Six months and about $30,000 in parts later, the Frankcoms had their prototype: a 1¾-inch DOM frame and chassis with articulated axles, powered by a refurbished 12-valve Cummins 59 diesel engine.

That engine growled to life as I pushed the starter button and pumped the accelerator. Within seconds, the sweet smell of French fries filled the air.

With their biodiesel and recycled parts, the rock buggies are as eco-friendly as off-roading gets. But make no mistake – with 165 hp and 350 foot pounds of torque, their engines are full of power.

After fastening my five-point safety harness and securing the mesh netting over my window, I was ready to put this mean machine to the test. I pushed the T-handle shifter into drive, pressed the accelerator and the rock buggy started rolling down the trail.

So far, so good. Mind you, the first part of the trail is basic so drivers can get a feel for the buggies. The hydraulic steering was a breeze – in fact, I was oversteering at first. The manual brakes were another story. I found I really had to stand on them going downhill. It also took a while to get used to the wheels being on the outside of the frame as opposed to underneath.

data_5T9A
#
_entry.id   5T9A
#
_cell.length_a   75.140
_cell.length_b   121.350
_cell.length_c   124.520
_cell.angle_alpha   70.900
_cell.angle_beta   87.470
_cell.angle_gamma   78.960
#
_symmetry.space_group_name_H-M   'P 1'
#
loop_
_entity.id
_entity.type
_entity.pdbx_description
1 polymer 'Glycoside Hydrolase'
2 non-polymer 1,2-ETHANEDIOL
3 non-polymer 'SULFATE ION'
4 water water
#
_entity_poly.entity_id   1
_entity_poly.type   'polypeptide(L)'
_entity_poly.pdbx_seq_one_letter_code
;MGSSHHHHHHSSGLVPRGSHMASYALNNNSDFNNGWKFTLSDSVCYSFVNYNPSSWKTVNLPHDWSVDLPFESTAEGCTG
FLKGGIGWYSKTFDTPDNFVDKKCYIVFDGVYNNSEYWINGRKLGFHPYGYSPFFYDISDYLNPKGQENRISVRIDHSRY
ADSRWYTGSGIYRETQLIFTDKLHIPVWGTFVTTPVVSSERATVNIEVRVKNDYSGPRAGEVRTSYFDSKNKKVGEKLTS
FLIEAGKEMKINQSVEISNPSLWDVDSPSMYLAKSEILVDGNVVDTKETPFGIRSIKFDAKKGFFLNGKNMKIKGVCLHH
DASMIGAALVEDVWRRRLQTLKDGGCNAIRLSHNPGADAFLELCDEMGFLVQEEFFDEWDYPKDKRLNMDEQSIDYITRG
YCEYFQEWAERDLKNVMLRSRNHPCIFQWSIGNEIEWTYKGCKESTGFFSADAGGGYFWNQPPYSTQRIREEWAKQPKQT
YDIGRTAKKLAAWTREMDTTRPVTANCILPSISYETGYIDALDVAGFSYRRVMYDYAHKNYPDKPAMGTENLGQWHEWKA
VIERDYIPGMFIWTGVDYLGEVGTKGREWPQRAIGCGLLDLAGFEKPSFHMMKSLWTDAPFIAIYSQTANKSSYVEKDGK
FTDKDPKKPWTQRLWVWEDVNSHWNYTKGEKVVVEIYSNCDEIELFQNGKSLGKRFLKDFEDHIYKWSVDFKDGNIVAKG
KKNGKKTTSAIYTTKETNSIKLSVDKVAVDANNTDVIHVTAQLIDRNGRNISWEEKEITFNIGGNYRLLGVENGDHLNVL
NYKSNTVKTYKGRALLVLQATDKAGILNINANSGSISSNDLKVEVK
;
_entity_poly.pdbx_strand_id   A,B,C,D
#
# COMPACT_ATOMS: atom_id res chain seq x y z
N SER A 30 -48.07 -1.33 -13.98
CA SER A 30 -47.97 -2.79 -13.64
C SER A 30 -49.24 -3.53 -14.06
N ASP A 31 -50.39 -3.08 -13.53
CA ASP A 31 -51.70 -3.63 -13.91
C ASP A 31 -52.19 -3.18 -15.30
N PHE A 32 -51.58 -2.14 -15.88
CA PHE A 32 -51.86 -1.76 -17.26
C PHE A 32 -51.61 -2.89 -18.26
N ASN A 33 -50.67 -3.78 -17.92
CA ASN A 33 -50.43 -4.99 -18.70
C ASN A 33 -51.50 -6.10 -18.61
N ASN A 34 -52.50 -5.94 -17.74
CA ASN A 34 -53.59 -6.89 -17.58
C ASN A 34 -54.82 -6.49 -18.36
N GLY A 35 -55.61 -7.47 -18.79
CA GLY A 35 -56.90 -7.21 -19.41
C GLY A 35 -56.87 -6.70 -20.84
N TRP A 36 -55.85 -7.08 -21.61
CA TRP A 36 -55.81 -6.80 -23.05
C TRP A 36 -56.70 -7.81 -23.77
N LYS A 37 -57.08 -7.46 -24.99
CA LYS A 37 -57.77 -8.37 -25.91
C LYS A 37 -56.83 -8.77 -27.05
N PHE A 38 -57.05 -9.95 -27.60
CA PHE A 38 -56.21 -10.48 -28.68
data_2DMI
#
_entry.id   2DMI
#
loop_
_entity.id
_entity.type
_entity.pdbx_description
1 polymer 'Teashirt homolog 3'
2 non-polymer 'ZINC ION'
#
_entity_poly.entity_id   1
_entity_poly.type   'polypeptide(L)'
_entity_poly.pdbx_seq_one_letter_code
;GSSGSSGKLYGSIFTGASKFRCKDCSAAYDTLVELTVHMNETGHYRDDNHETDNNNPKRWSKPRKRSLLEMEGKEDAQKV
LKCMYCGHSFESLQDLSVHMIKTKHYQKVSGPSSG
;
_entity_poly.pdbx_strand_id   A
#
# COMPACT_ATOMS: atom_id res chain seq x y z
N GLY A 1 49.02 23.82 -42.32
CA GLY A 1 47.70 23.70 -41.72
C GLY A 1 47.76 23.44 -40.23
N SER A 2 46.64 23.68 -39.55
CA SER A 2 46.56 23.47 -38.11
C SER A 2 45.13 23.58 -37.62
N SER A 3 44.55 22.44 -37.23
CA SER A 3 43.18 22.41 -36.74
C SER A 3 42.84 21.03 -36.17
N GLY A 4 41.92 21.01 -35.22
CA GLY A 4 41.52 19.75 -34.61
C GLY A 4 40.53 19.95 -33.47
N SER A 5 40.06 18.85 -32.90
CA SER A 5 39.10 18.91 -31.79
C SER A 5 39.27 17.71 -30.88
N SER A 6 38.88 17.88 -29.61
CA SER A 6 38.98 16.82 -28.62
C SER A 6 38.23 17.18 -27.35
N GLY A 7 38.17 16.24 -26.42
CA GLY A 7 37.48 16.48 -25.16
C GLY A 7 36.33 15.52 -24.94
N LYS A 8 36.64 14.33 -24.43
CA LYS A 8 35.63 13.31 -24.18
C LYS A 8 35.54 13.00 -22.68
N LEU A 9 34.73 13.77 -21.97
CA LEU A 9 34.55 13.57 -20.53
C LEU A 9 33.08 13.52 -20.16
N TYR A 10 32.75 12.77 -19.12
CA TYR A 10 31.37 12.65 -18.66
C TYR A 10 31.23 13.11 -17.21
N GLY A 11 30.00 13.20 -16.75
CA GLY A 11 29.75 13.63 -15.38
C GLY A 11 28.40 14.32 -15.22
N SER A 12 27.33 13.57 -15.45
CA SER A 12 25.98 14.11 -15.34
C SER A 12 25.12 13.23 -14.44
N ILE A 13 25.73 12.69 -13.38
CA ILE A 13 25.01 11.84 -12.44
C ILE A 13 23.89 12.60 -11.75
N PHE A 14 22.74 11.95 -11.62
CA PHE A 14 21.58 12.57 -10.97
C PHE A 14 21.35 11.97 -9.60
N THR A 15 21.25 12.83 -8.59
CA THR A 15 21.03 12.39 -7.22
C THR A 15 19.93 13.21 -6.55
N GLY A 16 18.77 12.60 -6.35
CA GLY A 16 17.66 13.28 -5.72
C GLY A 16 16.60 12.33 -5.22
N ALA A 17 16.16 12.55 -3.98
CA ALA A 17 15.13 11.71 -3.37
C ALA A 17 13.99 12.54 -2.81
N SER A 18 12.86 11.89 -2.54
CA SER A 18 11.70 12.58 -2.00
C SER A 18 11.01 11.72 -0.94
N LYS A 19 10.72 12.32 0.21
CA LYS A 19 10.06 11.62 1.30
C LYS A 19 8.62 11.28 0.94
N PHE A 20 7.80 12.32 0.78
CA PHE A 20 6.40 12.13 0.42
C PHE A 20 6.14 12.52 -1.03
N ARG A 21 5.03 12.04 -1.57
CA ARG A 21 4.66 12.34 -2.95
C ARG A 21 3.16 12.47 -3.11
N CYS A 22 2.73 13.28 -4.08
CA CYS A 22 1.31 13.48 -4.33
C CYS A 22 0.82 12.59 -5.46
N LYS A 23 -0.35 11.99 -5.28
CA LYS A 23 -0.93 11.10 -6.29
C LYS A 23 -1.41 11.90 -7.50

Before long, we approached our first obstacle – a 1.5-metre rock face on a 60-degree angle. I remembered Eric’s advice during the briefing: “Stay calm, take your time, and the machine will somewhat do the driving for you.”

Calm? Yeah, right. My adrenaline was pumping as I nudged the accelerator and the 37-inch tires began to grip the rock. The vehicle canted upward and my view out the windshield was nothing but blue sky and treetops. But sure enough, the wheels held and the buggy crawled to the top.

Cindy drives rock buggy
Cindy tackles a rock face

“A consistent fuel, or a consistent wheel spin, is what’s going to get you to the top of the hill,” advised Eric. “So you want to have a nice steady foot.”

Over the next 90 minutes, we tackled steep drops, rock outcroppings and tight curves. Not once did I feel like I was going to roll over, thanks in large part to the two 14-inch coil-overs by every wheel.

“That’s what allows these vehicles to do what they do,” noted Regan.

As I guided the rock buggy to a stop and flipped down the toggle switch to shut off the engine, I felt exhilarated. But don’t take my word for it.

“I’ve ridden ATVs and all that, but this is incredible!” said Shane Davenport, 23, of Pickering. “That was intense,” agreed another driver.

The rock buggy tours run from the May long weekend until Thanksgiving, depending on the weather. Drivers must be at least 21 and licensed. A 90-minute tour costs $169 for drivers and $20 per passenger (maximum of three).

As for the Frankcoms, they plan to build two more rock buggies over the winter to help keep up with the increasing demand.

“They’re safe, they’re family, they’re extreme – I mean, what more do you want?” smiled Regan. “That is the perfect vehicle.”

Yep. Now bring on those boulders.

Cindy Burgess is a Toronto-based freelance journalist.